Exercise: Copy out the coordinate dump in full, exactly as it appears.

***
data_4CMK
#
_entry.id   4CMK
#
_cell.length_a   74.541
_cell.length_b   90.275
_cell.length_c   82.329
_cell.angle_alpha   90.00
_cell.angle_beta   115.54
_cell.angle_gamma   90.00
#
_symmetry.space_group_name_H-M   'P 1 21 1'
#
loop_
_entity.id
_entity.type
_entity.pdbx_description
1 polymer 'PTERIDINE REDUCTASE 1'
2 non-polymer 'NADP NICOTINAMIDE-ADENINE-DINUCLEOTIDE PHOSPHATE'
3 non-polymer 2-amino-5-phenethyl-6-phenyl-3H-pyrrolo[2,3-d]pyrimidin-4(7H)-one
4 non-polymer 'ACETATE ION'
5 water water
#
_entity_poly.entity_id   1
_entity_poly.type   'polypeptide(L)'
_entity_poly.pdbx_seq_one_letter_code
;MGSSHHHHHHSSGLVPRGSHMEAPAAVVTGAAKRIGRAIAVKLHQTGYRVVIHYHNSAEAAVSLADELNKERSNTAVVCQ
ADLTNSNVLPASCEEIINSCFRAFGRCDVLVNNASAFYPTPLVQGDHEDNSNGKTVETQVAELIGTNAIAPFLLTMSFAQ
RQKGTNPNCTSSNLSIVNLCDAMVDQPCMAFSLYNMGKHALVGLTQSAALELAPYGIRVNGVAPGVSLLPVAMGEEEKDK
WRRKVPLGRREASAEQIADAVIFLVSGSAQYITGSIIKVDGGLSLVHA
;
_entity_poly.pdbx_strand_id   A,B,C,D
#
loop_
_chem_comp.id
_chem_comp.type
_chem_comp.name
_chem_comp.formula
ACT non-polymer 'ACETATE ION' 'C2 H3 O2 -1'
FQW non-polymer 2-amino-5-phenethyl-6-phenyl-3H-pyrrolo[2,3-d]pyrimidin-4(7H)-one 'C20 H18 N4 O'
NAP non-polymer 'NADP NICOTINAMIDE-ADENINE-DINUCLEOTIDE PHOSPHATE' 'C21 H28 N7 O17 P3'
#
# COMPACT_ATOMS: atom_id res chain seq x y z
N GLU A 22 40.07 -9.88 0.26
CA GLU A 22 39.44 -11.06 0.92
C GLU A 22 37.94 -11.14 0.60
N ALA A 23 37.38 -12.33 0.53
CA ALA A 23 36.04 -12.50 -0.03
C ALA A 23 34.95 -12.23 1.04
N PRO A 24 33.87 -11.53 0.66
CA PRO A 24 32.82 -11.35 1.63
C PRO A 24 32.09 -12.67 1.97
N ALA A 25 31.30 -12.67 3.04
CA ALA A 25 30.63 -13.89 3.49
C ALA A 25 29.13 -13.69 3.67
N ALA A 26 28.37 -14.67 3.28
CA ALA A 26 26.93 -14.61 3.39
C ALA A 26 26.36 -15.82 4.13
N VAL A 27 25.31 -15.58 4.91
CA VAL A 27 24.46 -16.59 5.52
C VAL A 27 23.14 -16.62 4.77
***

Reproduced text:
data_4CMK
#
_entry.id   4CMK
#
_cell.length_a   74.541
_cell.length_b   90.275
_cell.length_c   82.329
_cell.angle_alpha   90.00
_cell.angle_beta   115.54
_cell.angle_gamma   90.00
#
_symmetry.space_group_name_H-M   'P 1 21 1'
#
loop_
_entity.id
_entity.type
_entity.pdbx_description
1 polymer 'PTERIDINE REDUCTASE 1'
2 non-polymer 'NADP NICOTINAMIDE-ADENINE-DINUCLEOTIDE PHOSPHATE'
3 non-polymer 2-amino-5-phenethyl-6-phenyl-3H-pyrrolo[2,3-d]pyrimidin-4(7H)-one
4 non-polymer 'ACETATE ION'
5 water water
#
_entity_poly.entity_id   1
_entity_poly.type   'polypeptide(L)'
_entity_poly.pdbx_seq_one_letter_code
;MGSSHHHHHHSSGLVPRGSHMEAPAAVVTGAAKRIGRAIAVKLHQTGYRVVIHYHNSAEAAVSLADELNKERSNTAVVCQ
ADLTNSNVLPASCEEIINSCFRAFGRCDVLVNNASAFYPTPLVQGDHEDNSNGKTVETQVAELIGTNAIAPFLLTMSFAQ
RQKGTNPNCTSSNLSIVNLCDAMVDQPCMAFSLYNMGKHALVGLTQSAALELAPYGIRVNGVAPGVSLLPVAMGEEEKDK
WRRKVPLGRREASAEQIADAVIFLVSGSAQYITGSIIKVDGGLSLVHA
;
_entity_poly.pdbx_strand_id   A,B,C,D
#
loop_
_chem_comp.id
_chem_comp.type
_chem_comp.name
_chem_comp.formula
ACT non-polymer 'ACETATE ION' 'C2 H3 O2 -1'
FQW non-polymer 2-amino-5-phenethyl-6-phenyl-3H-pyrrolo[2,3-d]pyrimidin-4(7H)-one 'C20 H18 N4 O'
NAP non-polymer 'NADP NICOTINAMIDE-ADENINE-DINUCLEOTIDE PHOSPHATE' 'C21 H28 N7 O17 P3'
#
# COMPACT_ATOMS: atom_id res chain seq x y z
N GLU A 22 40.07 -9.88 0.26
CA GLU A 22 39.44 -11.06 0.92
C GLU A 22 37.94 -11.14 0.60
N ALA A 23 37.38 -12.33 0.53
CA ALA A 23 36.04 -12.50 -0.03
C ALA A 23 34.95 -12.23 1.04
N PRO A 24 33.87 -11.53 0.66
CA PRO A 24 32.82 -11.35 1.63
C PRO A 24 32.09 -12.67 1.97
N ALA A 25 31.30 -12.67 3.04
CA ALA A 25 30.63 -13.89 3.49
C ALA A 25 29.13 -13.69 3.67
N ALA A 26 28.37 -14.67 3.28
CA ALA A 26 26.93 -14.61 3.39
C ALA A 26 26.36 -15.82 4.13
N VAL A 27 25.31 -15.58 4.91
CA VAL A 27 24.46 -16.59 5.52
C VAL A 27 23.14 -16.62 4.77